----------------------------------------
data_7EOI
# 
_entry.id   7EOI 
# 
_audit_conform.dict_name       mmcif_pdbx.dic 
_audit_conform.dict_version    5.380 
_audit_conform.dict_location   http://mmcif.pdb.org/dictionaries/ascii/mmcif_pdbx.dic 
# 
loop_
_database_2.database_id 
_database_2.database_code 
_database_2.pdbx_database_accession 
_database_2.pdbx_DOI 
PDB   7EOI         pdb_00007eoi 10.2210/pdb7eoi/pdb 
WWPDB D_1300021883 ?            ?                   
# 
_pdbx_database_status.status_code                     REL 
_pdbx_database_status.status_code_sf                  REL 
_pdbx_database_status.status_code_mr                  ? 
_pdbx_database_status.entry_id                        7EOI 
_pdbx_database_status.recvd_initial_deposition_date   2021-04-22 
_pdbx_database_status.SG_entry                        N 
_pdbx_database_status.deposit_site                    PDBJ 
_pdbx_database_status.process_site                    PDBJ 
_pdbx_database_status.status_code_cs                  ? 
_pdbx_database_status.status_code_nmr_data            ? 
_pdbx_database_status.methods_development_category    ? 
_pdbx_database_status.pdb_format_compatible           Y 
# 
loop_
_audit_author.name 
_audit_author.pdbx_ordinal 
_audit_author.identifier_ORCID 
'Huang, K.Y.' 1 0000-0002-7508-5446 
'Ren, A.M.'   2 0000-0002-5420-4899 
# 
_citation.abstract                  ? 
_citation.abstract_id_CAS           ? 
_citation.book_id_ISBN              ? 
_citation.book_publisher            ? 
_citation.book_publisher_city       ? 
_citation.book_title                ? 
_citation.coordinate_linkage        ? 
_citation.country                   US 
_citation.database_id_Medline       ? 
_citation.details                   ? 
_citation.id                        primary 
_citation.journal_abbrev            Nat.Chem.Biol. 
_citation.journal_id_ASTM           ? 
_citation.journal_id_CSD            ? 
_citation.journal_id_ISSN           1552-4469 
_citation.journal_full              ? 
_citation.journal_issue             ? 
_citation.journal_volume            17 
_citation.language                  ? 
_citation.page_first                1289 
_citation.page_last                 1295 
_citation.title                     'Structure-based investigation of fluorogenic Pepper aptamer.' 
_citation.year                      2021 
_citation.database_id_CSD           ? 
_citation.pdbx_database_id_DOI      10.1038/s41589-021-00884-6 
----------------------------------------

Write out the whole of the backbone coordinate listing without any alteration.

data_7EOI
# 
_entry.id   7EOI 
# 
_audit_conform.dict_name       mmcif_pdbx.dic 
_audit_conform.dict_version    5.380 
_audit_conform.dict_location   http://mmcif.pdb.org/dictionaries/ascii/mmcif_pdbx.dic 
# 
loop_
_database_2.database_id 
_database_2.database_code 
_database_2.pdbx_database_accession 
_database_2.pdbx_DOI 
PDB   7EOI         pdb_00007eoi 10.2210/pdb7eoi/pdb 
WWPDB D_1300021883 ?            ?                   
# 
_pdbx_database_status.status_code                     REL 
_pdbx_database_status.status_code_sf                  REL 
_pdbx_database_status.status_code_mr                  ? 
_pdbx_database_status.entry_id                        7EOI 
_pdbx_database_status.recvd_initial_deposition_date   2021-04-22 
_pdbx_database_status.SG_entry                        N 
_pdbx_database_status.deposit_site                    PDBJ 
_pdbx_database_status.process_site                    PDBJ 
_pdbx_database_status.status_code_cs                  ? 
_pdbx_database_status.status_code_nmr_data            ? 
_pdbx_database_status.methods_development_category    ? 
_pdbx_database_status.pdb_format_compatible           Y 
# 
loop_
_audit_author.name 
_audit_author.pdbx_ordinal 
_audit_author.identifier_ORCID 
'Huang, K.Y.' 1 0000-0002-7508-5446 
'Ren, A.M.'   2 0000-0002-5420-4899 
# 
_citation.abstract                  ? 
_citation.abstract_id_CAS           ? 
_citation.book_id_ISBN              ? 
_citation.book_publisher            ? 
_citation.book_publisher_city       ? 
_citation.book_title                ? 
_citation.coordinate_linkage        ? 
_citation.country                   US 
_citation.database_id_Medline       ? 
_citation.details                   ? 
_citation.id                        primary 
_citation.journal_abbrev            Nat.Chem.Biol. 
_citation.journal_id_ASTM           ? 
_citation.journal_id_CSD            ? 
_citation.journal_id_ISSN           1552-4469 
_citation.journal_full              ? 
_citation.journal_issue             ? 
_citation.journal_volume            17 
_citation.language                  ? 
_citation.page_first                1289 
_citation.page_last                 1295 
_citation.title                     'Structure-based investigation of fluorogenic Pepper aptamer.' 
_citation.year                      2021 
_citation.database_id_CSD           ? 
_citation.pdbx_database_id_DOI      10.1038/s41589-021-00884-6 